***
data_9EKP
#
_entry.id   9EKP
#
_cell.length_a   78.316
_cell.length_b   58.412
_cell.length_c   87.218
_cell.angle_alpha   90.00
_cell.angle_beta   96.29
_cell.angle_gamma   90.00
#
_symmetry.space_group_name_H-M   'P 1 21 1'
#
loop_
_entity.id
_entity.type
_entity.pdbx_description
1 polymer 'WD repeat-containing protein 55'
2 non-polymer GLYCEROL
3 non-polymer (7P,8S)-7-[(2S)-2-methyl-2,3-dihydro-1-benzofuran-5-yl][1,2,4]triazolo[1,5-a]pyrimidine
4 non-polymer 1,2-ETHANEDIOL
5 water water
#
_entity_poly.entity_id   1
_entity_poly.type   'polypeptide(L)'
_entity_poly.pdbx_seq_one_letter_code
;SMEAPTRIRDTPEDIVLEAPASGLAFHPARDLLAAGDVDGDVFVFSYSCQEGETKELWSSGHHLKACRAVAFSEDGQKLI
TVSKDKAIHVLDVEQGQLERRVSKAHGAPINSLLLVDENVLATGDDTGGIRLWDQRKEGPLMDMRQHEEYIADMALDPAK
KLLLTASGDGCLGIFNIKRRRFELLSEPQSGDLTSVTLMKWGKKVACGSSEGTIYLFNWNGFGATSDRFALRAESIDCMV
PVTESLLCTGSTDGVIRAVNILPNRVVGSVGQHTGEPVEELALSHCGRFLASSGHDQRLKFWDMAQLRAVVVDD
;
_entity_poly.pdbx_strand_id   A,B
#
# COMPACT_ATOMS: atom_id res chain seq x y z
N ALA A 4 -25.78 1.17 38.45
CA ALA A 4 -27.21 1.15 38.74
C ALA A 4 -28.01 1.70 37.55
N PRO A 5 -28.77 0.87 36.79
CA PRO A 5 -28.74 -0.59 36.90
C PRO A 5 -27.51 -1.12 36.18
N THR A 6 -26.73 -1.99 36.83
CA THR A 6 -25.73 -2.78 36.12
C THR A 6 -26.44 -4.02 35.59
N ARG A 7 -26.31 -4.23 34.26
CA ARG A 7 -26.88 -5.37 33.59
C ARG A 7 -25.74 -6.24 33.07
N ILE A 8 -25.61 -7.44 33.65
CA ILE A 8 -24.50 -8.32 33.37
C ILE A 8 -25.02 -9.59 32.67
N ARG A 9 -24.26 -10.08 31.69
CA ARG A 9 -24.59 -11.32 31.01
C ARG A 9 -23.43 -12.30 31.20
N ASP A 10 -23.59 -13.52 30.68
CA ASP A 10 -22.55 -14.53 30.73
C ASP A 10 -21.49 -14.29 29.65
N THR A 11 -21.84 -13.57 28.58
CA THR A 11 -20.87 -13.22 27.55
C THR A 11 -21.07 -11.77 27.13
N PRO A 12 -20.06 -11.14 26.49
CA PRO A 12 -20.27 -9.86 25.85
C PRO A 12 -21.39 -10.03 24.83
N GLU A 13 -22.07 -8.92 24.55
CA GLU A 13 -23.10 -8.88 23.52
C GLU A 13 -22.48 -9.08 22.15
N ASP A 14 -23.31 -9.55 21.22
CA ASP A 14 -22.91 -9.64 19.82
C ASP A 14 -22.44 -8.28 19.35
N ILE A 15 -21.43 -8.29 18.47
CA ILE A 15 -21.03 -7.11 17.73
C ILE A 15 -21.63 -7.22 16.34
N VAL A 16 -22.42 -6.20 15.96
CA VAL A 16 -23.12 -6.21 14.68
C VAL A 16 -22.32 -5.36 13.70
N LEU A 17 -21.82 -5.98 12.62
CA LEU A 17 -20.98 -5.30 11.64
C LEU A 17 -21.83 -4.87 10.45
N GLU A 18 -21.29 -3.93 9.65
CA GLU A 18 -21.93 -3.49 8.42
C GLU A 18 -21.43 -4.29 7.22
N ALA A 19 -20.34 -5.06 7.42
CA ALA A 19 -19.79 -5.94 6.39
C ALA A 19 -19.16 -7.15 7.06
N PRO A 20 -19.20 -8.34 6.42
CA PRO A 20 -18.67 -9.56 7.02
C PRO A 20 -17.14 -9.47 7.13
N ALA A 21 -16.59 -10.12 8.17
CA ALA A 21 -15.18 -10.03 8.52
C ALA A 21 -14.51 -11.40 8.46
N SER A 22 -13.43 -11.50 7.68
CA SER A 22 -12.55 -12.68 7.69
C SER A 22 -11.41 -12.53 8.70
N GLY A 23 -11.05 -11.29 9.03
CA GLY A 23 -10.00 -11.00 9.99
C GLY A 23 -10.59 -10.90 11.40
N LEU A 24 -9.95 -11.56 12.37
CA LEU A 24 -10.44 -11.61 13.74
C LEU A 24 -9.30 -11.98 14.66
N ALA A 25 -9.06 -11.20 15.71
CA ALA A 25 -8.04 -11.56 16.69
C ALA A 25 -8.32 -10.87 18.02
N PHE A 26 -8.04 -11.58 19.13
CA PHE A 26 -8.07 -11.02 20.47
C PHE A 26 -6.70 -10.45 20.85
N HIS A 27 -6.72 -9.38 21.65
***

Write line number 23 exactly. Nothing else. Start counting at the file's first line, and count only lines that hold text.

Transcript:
#